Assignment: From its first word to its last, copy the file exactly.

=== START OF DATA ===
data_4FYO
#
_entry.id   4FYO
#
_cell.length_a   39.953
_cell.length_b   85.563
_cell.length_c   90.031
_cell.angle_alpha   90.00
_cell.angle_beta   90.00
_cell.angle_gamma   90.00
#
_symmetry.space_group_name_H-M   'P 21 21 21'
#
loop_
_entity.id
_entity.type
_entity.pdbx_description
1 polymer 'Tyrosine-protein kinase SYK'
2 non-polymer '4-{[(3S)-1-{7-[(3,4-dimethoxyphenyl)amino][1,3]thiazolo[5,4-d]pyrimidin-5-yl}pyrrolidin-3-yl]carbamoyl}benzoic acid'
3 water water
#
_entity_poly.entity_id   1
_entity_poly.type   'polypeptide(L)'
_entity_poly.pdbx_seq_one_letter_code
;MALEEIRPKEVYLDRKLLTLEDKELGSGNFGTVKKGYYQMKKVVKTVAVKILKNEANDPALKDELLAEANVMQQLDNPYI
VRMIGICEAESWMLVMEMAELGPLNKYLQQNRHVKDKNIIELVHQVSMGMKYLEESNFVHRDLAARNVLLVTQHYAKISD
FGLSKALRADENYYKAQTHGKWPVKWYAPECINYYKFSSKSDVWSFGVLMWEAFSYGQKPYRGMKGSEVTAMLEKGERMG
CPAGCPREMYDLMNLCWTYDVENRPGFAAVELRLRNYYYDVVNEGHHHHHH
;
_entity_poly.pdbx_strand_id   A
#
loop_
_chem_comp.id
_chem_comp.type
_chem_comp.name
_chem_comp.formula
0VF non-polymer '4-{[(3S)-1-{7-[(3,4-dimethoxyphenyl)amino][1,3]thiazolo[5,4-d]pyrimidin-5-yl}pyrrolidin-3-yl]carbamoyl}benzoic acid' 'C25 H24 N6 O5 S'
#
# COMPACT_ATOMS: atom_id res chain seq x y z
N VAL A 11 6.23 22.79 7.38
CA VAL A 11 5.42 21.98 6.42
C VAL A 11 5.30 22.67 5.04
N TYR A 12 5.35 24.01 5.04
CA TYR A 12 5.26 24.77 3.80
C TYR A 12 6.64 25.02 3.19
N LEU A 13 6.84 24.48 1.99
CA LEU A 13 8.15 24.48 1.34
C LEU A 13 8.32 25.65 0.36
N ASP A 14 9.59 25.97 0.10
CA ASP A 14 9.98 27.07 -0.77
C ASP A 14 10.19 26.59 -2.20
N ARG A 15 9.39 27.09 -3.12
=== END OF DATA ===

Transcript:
data_4FYO
#
_entry.id   4FYO
#
_cell.length_a   39.953
_cell.length_b   85.563
_cell.length_c   90.031
_cell.angle_alpha   90.00
_cell.angle_beta   90.00
_cell.angle_gamma   90.00
#
_symmetry.space_group_name_H-M   'P 21 21 21'
#
loop_
_entity.id
_entity.type
_entity.pdbx_description
1 polymer 'Tyrosine-protein kinase SYK'
2 non-polymer '4-{[(3S)-1-{7-[(3,4-dimethoxyphenyl)amino][1,3]thiazolo[5,4-d]pyrimidin-5-yl}pyrrolidin-3-yl]carbamoyl}benzoic acid'
3 water water
#
_entity_poly.entity_id   1
_entity_poly.type   'polypeptide(L)'
_entity_poly.pdbx_seq_one_letter_code
;MALEEIRPKEVYLDRKLLTLEDKELGSGNFGTVKKGYYQMKKVVKTVAVKILKNEANDPALKDELLAEANVMQQLDNPYI
VRMIGICEAESWMLVMEMAELGPLNKYLQQNRHVKDKNIIELVHQVSMGMKYLEESNFVHRDLAARNVLLVTQHYAKISD
FGLSKALRADENYYKAQTHGKWPVKWYAPECINYYKFSSKSDVWSFGVLMWEAFSYGQKPYRGMKGSEVTAMLEKGERMG
CPAGCPREMYDLMNLCWTYDVENRPGFAAVELRLRNYYYDVVNEGHHHHHH
;
_entity_poly.pdbx_strand_id   A
#
loop_
_chem_comp.id
_chem_comp.type
_chem_comp.name
_chem_comp.formula
0VF non-polymer '4-{[(3S)-1-{7-[(3,4-dimethoxyphenyl)amino][1,3]thiazolo[5,4-d]pyrimidin-5-yl}pyrrolidin-3-yl]carbamoyl}benzoic acid' 'C25 H24 N6 O5 S'
#
# COMPACT_ATOMS: atom_id res chain seq x y z
N VAL A 11 6.23 22.79 7.38
CA VAL A 11 5.42 21.98 6.42
C VAL A 11 5.30 22.67 5.04
N TYR A 12 5.35 24.01 5.04
CA TYR A 12 5.26 24.77 3.80
C TYR A 12 6.64 25.02 3.19
N LEU A 13 6.84 24.48 1.99
CA LEU A 13 8.15 24.48 1.34
C LEU A 13 8.32 25.65 0.36
N ASP A 14 9.59 25.97 0.10
CA ASP A 14 9.98 27.07 -0.77
C ASP A 14 10.19 26.59 -2.20
N ARG A 15 9.39 27.09 -3.12